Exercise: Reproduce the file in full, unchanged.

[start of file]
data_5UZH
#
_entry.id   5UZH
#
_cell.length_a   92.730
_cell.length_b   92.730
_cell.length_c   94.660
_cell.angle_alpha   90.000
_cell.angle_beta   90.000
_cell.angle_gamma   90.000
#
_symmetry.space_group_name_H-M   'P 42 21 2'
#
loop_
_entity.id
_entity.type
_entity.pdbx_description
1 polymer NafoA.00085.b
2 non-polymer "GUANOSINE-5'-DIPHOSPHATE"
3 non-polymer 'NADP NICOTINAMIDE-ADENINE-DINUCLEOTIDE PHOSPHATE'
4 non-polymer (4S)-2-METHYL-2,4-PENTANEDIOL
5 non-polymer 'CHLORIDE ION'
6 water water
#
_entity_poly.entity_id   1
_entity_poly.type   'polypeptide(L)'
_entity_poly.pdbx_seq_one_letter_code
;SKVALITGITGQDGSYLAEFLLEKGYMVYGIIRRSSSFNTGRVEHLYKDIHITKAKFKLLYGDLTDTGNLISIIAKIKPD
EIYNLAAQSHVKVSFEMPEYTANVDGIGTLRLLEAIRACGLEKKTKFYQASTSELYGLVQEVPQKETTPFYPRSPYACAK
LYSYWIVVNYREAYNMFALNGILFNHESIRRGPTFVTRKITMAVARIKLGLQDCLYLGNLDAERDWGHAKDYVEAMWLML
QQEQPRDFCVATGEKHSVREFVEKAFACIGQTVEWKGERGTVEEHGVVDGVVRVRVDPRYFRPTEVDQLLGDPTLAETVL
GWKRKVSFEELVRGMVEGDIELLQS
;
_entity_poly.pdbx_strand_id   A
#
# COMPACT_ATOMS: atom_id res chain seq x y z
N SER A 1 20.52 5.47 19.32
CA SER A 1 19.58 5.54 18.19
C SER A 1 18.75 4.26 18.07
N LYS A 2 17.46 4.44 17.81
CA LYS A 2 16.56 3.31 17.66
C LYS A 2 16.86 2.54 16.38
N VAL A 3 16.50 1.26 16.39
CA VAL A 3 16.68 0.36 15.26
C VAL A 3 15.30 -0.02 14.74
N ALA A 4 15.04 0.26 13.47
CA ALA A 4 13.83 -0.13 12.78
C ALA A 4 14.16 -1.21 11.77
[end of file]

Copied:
data_5UZH
#
_entry.id   5UZH
#
_cell.length_a   92.730
_cell.length_b   92.730
_cell.length_c   94.660
_cell.angle_alpha   90.000
_cell.angle_beta   90.000
_cell.angle_gamma   90.000
#
_symmetry.space_group_name_H-M   'P 42 21 2'
#
loop_
_entity.id
_entity.type
_entity.pdbx_description
1 polymer NafoA.00085.b
2 non-polymer "GUANOSINE-5'-DIPHOSPHATE"
3 non-polymer 'NADP NICOTINAMIDE-ADENINE-DINUCLEOTIDE PHOSPHATE'
4 non-polymer (4S)-2-METHYL-2,4-PENTANEDIOL
5 non-polymer 'CHLORIDE ION'
6 water water
#
_entity_poly.entity_id   1
_entity_poly.type   'polypeptide(L)'
_entity_poly.pdbx_seq_one_letter_code
;SKVALITGITGQDGSYLAEFLLEKGYMVYGIIRRSSSFNTGRVEHLYKDIHITKAKFKLLYGDLTDTGNLISIIAKIKPD
EIYNLAAQSHVKVSFEMPEYTANVDGIGTLRLLEAIRACGLEKKTKFYQASTSELYGLVQEVPQKETTPFYPRSPYACAK
LYSYWIVVNYREAYNMFALNGILFNHESIRRGPTFVTRKITMAVARIKLGLQDCLYLGNLDAERDWGHAKDYVEAMWLML
QQEQPRDFCVATGEKHSVREFVEKAFACIGQTVEWKGERGTVEEHGVVDGVVRVRVDPRYFRPTEVDQLLGDPTLAETVL
GWKRKVSFEELVRGMVEGDIELLQS
;
_entity_poly.pdbx_strand_id   A
#
# COMPACT_ATOMS: atom_id res chain seq x y z
N SER A 1 20.52 5.47 19.32
CA SER A 1 19.58 5.54 18.19
C SER A 1 18.75 4.26 18.07
N LYS A 2 17.46 4.44 17.81
CA LYS A 2 16.56 3.31 17.66
C LYS A 2 16.86 2.54 16.38
N VAL A 3 16.50 1.26 16.39
CA VAL A 3 16.68 0.36 15.26
C VAL A 3 15.30 -0.02 14.74
N ALA A 4 15.04 0.26 13.47
CA ALA A 4 13.83 -0.13 12.78
C ALA A 4 14.16 -1.21 11.77